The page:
Economic summit meetings are always part consultation and part ceremony but, all too often, mostly ceremony. Every year the venue changes, but the format is the same. The heads of the world's leading industrial democracies (the U.S., Japan, West Germany, France, Britain, Italy, Canada), joined by representatives of the European Community, gather somewhere pleasant for two to three days of talks in the name of greater economic cooperation. They meet often and dine well in private, with time out for photo opportunities. A communiqué laden with truisms is released. Then the luminaries disperse to follow whatever divergent policies they please.
Maybe not this year. As President Reagan and his aides prepare to fly this week to Bali for a meeting of the Association of Southeast Asian Nations, and then to Tokyo for the twelfth annual summit, on May 4 to 6, the excursion augurs well to be both a practical and a ceremonial success. The reason: as they nudge their economies through a fourth year of sustained growth, the industrialized countries are showing a capacity for cooperation unmatched in recent years. Looking ahead to the three-day conclave in Tokyo's imposing Akasaka Palace, the imperial guesthouse, officials from all participating countries caution that ugly problems could still dampen the summit mood. Among other things, the leaders will be preoccupied with their differing responses to international terrorism in the wake of the U.S. attack on Libya. Nonetheless, a French official predicted that "overall, it could be an exceptionally optimistic and harmonious meeting."
If so, much of the credit will go to U.S. Treasury Secretary James Baker. In 14 months, Baker and his deputy Richard Darman have greatly modified the Administration's previous go-it-alone international economic policies. In September, Baker engineered an agreement with the finance ministers and central bankers of other major nations to push down the value of the U.S. dollar, especially in relation to the Japanese yen. His goal was to cut U.S. imports, spur American exports and head off protectionism in Congress. In recent weeks Baker has been successfully urging other governments to join with the U.S. in reducing interest rates (see chart). That stimulative policy, along with falling oil prices, is expected to help the industrial democracies achieve an average growth rate of 3.3% in 1986, up from 2.7% last year, while inflation hovers at 3.5%.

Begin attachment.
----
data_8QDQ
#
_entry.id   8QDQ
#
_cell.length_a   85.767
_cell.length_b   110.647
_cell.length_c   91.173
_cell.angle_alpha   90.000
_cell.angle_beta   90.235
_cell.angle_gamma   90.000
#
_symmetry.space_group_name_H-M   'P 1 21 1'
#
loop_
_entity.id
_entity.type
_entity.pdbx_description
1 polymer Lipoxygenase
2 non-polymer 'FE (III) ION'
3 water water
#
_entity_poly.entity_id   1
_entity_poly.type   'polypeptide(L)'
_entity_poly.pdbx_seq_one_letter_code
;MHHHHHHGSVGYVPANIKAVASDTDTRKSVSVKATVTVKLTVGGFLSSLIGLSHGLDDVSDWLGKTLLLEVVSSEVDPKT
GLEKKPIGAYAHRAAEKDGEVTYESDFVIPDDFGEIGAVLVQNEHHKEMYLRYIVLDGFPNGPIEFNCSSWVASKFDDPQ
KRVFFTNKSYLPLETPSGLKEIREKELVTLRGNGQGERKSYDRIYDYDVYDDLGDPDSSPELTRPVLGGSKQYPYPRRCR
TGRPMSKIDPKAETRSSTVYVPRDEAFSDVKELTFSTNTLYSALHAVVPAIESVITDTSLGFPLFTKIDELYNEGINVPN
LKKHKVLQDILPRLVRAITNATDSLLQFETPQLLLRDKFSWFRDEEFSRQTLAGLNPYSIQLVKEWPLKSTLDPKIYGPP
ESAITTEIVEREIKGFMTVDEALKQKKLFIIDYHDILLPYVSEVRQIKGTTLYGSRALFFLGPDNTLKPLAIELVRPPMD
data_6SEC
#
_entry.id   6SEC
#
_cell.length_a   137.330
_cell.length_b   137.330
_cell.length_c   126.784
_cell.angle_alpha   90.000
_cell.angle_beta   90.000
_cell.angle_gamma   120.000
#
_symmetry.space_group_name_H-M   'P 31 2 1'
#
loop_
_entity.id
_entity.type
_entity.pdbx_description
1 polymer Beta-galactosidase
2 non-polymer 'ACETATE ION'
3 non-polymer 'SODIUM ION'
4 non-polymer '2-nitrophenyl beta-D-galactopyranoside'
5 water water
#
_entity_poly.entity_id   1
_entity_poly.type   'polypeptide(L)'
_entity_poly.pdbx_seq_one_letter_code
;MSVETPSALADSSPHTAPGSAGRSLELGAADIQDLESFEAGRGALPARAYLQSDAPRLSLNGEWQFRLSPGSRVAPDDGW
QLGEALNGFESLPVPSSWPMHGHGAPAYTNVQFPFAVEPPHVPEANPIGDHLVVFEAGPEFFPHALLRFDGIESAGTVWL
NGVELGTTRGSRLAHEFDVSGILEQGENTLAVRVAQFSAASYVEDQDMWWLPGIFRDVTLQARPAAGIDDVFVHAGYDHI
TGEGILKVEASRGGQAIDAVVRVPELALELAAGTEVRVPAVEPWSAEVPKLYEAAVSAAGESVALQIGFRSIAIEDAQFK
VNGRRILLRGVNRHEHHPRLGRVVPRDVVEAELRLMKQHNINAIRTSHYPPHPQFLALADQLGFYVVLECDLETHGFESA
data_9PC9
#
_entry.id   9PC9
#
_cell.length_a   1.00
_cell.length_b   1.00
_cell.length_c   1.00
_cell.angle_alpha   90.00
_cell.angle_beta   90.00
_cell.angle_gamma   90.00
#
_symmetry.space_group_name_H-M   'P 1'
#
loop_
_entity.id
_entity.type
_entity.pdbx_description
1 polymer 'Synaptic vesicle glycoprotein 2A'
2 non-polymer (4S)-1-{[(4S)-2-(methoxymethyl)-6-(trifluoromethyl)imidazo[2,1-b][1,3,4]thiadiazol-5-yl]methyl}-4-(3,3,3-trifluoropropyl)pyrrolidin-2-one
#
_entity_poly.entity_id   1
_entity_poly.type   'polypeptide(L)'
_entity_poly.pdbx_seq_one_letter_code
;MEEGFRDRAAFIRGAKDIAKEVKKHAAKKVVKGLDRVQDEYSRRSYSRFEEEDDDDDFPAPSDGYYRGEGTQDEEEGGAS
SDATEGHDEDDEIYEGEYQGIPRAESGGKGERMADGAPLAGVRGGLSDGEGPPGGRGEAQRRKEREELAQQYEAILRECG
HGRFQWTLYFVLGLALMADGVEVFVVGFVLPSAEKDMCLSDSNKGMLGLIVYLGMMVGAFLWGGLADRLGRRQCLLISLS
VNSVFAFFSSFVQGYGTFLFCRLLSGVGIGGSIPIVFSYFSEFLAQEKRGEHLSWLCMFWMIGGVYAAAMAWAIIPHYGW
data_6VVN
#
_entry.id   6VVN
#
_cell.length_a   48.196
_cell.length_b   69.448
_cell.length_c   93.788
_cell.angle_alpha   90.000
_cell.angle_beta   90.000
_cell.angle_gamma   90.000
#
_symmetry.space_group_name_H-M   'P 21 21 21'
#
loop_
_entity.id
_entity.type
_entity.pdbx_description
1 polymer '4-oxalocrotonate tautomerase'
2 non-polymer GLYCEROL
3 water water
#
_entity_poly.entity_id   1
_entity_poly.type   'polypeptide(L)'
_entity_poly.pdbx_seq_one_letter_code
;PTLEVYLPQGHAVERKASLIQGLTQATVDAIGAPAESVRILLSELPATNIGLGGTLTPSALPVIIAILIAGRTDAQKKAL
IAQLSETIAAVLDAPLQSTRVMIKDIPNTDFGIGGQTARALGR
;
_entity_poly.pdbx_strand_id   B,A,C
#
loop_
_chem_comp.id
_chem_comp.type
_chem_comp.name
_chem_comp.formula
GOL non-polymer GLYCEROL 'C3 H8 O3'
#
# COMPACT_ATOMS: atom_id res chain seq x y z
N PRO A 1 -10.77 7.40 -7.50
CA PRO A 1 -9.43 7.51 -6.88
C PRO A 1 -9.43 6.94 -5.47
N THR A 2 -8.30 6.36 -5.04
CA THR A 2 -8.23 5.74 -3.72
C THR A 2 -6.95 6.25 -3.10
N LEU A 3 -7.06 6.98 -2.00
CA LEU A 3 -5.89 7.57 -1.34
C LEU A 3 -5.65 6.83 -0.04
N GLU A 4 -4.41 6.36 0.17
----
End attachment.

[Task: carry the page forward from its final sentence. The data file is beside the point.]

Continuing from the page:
The sunny economic forecast is clouded, however, by a slowdown in international trade, which grew by only 3% last year, after a robust 9% expansion in 1984. Efforts to boost trade this year could be hurt by growing protectionism. In Congress last week, President Reagan barely defeated a challenge in the Senate Finance Committee, when rebellious legislators fell one vote short of the majority needed to block impending negotiations on free trade with neighboring Canada. Meanwhile, the U.S. and the European Community are holding talks in an effort to resolve an argument over restrictions on American agricultural exports to Spain and Portugal. The U.S. has threatened to retaliate with tariffs and quotas on such imports as French wine and Belgian chocolate. Warned a senior American official: "We are dangerously close to kicking off a trade war."